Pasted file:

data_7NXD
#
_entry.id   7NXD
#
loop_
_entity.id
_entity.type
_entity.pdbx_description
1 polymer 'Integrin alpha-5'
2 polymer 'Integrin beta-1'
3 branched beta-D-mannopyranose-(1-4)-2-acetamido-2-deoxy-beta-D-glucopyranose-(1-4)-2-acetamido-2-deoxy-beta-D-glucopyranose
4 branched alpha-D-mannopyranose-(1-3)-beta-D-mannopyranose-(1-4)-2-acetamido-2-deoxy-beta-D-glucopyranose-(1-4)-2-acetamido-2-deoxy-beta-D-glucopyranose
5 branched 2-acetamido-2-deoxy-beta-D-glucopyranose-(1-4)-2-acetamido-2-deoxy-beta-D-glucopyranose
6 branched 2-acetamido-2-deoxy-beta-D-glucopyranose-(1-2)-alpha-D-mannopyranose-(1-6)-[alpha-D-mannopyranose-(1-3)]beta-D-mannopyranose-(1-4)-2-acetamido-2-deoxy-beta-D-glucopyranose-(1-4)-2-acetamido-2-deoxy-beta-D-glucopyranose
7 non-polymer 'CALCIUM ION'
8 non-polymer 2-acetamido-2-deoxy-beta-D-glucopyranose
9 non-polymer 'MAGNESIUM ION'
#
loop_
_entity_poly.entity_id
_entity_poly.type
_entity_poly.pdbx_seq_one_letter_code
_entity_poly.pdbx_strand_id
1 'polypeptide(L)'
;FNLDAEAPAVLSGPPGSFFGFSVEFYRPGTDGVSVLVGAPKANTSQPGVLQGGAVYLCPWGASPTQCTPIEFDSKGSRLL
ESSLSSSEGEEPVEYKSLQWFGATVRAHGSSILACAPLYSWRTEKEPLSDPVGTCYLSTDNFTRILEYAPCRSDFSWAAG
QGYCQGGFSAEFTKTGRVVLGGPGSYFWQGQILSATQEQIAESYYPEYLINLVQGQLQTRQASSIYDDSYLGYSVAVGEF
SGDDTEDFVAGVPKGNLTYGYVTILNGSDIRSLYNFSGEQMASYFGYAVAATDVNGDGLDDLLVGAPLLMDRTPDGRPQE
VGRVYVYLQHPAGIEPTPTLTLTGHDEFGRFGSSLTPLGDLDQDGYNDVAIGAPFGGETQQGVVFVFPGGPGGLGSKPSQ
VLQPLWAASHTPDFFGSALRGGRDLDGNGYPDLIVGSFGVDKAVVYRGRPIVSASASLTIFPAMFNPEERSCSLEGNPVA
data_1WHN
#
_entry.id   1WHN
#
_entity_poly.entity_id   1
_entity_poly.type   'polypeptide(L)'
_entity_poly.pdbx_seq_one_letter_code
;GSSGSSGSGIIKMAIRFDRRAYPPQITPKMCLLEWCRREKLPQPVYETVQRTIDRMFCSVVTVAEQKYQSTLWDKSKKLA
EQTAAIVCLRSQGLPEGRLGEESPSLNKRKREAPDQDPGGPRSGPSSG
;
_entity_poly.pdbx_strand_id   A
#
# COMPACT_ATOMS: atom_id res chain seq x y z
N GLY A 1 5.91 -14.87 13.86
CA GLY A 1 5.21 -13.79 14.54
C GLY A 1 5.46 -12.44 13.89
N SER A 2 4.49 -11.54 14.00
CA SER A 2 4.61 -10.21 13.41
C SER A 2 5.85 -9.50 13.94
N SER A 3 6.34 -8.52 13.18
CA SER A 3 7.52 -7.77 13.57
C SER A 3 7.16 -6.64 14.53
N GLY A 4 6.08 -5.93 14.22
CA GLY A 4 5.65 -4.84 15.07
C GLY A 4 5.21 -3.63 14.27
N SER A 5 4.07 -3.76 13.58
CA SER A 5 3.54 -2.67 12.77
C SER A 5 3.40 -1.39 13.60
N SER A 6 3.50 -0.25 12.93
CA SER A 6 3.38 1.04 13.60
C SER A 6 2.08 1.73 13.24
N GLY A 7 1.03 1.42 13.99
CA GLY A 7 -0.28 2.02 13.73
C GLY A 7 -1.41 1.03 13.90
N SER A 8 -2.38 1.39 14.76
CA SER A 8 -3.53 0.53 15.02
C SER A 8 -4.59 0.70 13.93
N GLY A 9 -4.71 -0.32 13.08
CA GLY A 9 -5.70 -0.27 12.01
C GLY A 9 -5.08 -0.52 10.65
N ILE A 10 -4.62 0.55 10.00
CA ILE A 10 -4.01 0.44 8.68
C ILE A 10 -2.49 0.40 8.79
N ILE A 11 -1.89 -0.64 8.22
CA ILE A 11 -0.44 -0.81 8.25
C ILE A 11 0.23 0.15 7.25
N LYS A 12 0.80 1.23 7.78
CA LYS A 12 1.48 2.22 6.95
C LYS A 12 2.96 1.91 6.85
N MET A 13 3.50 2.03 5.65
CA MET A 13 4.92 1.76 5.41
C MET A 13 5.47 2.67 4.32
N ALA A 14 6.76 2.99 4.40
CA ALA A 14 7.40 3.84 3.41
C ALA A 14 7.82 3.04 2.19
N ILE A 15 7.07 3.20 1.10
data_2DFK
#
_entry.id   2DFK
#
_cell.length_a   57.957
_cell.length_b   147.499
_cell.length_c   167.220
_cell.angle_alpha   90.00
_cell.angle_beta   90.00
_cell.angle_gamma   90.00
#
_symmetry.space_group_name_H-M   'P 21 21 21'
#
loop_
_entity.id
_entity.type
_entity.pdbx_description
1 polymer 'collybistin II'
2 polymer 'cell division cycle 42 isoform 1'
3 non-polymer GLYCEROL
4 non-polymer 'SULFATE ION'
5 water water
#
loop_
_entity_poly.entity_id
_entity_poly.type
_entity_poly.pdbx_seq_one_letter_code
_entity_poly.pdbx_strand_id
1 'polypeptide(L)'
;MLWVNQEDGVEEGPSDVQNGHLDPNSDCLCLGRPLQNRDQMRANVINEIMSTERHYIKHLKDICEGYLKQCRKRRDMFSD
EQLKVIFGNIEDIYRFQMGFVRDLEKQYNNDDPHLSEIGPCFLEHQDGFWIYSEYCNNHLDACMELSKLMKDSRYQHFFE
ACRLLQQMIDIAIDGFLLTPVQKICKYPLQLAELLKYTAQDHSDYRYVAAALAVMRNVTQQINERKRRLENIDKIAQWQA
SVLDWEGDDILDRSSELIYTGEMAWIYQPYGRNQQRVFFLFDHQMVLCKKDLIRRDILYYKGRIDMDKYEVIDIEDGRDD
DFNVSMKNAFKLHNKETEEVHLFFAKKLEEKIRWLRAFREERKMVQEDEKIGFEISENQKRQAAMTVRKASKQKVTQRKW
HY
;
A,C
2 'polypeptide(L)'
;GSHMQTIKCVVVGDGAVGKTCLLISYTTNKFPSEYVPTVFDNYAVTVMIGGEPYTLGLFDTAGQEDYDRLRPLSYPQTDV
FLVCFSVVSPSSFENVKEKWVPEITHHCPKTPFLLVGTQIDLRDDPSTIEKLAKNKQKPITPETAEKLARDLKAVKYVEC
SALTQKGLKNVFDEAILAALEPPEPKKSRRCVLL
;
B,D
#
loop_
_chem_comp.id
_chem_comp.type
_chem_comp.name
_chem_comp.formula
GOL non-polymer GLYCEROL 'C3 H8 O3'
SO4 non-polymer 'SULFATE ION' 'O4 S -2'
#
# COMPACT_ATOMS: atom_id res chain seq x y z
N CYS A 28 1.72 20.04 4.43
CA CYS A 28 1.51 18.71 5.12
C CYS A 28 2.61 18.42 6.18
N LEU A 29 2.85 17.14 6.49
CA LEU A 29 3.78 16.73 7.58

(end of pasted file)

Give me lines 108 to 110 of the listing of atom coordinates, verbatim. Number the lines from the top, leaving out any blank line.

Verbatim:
5 water water
#
loop_